As Donald Trump faces one of the toughest moments of his presidency, Wall Street analysts are recommending that investors exercise caution before making any rash decisions.
U.S. stocks fell the most since March and Treasuries rallied with gold as investors sought havens following reports that a memo written by then-FBI Director James Comey alleges that the president asked him to drop an investigation of former National Security Adviser Michael Flynn, which could be obstruction of justice. The administration released an emailed statement denying Comey’s version of events.
So far, markets have been focusing on what is playing out away from Washington, but that trend may be coming to an end as some analysts warn the post-election rally that was supported by faith in Trump’s tax-cutting, deregulating agenda, might be fizzling out.
Here’s a roundup of what Wall Street is saying:
Issac Boltansky, Compass Point
The Trump Trade optimism was already tempering as markets became reacquainted with the “painfully slow” legislative process, but now markets are forced to consider what valuations should look like if the administration’s agenda doesn’t materialize. Client questions have shifted since last night to considerations of special prosecutors, impacts on nominations, even impeachment; too early to fully contour issue’s legal/political impact.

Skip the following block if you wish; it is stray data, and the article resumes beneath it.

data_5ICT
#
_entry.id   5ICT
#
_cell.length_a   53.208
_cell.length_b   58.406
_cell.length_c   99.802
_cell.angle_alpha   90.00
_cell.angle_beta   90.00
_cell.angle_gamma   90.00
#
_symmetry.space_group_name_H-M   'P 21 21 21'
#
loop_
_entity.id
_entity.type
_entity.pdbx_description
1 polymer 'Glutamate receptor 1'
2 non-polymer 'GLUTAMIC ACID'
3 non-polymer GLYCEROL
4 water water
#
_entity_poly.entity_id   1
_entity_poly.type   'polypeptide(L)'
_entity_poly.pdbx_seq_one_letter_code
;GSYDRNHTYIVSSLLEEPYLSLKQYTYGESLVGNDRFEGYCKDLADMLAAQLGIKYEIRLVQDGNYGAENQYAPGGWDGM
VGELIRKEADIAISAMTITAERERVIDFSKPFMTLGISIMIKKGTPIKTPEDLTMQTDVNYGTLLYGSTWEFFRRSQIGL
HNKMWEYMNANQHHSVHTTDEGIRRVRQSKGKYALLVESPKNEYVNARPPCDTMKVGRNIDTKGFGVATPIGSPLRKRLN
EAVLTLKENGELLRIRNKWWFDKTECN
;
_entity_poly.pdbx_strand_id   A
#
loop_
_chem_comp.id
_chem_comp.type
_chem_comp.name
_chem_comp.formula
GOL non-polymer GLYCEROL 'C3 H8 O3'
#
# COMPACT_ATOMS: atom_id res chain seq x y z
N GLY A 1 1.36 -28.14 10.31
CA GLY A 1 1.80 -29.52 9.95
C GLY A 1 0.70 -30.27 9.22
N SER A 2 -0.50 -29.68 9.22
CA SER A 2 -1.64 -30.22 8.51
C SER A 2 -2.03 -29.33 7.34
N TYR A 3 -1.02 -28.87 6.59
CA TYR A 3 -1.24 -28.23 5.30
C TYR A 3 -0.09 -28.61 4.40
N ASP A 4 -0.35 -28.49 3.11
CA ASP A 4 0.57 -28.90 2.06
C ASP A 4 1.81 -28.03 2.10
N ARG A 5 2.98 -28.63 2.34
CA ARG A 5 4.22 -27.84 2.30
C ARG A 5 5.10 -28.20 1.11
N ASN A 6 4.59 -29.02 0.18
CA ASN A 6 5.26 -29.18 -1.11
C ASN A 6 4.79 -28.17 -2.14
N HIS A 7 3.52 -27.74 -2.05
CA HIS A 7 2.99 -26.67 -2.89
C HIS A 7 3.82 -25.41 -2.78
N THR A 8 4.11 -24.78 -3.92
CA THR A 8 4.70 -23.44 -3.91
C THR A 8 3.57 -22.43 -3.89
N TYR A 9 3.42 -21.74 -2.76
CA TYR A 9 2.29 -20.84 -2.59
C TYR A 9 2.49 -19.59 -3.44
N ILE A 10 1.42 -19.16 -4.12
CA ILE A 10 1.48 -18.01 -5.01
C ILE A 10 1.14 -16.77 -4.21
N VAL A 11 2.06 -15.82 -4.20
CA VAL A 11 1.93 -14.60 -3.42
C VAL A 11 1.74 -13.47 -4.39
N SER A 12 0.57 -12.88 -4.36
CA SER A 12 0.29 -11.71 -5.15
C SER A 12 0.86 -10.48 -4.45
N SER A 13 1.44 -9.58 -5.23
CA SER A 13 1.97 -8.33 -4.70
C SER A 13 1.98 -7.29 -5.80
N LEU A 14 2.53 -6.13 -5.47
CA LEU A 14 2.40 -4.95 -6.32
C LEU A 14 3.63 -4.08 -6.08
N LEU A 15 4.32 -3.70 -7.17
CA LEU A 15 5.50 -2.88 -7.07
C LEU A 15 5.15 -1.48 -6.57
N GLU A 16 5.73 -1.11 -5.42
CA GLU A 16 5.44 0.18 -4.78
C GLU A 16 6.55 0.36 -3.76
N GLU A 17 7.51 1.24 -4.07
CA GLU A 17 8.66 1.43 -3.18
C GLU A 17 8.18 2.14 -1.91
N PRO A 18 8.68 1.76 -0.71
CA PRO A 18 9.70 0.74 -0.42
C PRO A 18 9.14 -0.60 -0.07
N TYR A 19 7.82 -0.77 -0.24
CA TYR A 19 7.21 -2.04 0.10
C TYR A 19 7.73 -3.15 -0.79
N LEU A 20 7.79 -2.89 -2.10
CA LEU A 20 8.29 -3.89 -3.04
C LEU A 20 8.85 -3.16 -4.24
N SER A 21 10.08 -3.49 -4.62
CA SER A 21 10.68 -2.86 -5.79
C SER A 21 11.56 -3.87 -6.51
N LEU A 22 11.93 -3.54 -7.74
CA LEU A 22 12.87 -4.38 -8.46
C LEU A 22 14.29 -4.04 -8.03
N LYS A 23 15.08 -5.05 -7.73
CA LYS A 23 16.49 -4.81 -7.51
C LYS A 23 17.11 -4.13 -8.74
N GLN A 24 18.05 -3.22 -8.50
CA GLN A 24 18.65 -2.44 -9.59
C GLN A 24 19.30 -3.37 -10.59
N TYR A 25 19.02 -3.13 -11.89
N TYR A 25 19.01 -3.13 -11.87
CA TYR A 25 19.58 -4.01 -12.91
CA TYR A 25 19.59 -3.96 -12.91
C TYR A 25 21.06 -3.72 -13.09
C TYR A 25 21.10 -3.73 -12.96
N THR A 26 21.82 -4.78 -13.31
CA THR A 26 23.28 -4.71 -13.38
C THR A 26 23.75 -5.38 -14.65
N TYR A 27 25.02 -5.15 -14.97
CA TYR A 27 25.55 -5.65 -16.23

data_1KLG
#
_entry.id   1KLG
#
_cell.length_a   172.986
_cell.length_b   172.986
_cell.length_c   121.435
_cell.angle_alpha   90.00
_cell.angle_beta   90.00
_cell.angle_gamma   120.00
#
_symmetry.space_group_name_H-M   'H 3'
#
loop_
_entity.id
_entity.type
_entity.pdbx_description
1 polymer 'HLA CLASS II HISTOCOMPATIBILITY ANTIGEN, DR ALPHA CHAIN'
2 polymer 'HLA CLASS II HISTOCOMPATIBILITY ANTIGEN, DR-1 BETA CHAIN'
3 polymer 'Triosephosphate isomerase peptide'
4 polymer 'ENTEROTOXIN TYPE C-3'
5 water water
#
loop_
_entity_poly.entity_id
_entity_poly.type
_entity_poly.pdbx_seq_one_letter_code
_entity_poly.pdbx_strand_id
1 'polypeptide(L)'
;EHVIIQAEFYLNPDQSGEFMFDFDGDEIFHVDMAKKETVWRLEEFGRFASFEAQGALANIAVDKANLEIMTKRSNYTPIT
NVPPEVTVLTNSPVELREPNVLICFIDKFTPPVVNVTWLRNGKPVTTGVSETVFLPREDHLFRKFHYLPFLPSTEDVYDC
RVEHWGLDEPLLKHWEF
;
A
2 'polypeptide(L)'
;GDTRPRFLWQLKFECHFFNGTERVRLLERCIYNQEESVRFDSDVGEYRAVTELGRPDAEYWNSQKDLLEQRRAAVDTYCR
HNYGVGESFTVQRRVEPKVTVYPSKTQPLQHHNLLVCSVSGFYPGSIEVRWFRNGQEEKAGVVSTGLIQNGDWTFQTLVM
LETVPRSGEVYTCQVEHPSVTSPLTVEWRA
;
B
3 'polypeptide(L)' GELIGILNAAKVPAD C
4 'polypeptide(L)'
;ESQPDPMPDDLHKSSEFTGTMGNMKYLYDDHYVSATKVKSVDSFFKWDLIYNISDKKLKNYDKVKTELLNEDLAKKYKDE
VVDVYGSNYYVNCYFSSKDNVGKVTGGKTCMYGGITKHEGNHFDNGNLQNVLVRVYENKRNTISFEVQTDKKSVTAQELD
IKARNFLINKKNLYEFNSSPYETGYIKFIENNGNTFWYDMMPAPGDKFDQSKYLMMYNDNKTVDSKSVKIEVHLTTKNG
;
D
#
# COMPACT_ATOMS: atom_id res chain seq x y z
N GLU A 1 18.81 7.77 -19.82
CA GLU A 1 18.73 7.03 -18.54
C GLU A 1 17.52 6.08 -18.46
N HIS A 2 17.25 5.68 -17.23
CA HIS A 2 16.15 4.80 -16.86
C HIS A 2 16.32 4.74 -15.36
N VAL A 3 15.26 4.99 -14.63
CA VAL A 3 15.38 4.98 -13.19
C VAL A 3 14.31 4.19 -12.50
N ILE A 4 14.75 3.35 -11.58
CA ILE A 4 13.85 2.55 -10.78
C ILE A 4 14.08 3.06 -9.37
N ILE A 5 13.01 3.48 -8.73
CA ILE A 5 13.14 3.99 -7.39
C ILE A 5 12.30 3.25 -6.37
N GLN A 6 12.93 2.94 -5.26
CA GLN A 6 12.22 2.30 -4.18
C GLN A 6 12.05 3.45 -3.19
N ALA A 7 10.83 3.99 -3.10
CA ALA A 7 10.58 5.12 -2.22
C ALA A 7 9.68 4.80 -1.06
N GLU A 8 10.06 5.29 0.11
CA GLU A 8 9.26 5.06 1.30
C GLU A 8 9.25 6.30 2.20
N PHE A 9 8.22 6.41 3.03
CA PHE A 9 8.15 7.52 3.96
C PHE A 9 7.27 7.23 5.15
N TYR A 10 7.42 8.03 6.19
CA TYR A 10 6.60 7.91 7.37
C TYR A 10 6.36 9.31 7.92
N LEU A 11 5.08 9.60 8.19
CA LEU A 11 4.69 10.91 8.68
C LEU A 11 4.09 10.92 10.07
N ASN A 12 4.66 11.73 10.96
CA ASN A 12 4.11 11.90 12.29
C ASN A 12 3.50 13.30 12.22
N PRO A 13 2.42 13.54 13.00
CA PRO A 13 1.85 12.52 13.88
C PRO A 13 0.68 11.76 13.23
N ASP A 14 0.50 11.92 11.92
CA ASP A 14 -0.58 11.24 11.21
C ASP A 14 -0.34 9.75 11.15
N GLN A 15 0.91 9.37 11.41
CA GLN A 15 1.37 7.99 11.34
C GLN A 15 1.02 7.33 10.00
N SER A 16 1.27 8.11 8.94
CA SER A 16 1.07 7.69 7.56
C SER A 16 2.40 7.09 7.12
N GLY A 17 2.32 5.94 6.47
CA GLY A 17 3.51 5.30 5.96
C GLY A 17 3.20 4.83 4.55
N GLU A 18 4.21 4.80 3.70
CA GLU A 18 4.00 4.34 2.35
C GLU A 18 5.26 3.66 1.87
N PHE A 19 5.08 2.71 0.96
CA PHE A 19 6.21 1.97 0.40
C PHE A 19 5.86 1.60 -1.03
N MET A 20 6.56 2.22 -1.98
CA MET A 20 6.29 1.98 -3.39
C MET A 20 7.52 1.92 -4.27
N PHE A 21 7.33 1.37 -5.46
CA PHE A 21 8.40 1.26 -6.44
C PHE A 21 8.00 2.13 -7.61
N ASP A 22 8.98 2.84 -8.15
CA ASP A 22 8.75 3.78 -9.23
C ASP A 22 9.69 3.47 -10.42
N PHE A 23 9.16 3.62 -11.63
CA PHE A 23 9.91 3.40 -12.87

It’s too early to throw in the towel on tax cuts before the midterms, but I am concerned that there could be a meaningful market reaction if these headlines persist and the House Ways & Means Committee fails to show some semblance of policy cohesion during the two upcoming hearings.
Peter Cecchini, Cantor Fitzgerald
“To state the obvious, this potentially throws a wrench into implementation of reflationary, pro-growth policies like infrastructure spending, tax reform, and financial deregulation. How is it then, that the reflation narrative, which was based on swift implementation of such policies and which graced almost every headline for months, is not being rebuffed with equal vigor? Both the 5-year and 10-year break evens show how quickly inflation has stalled.”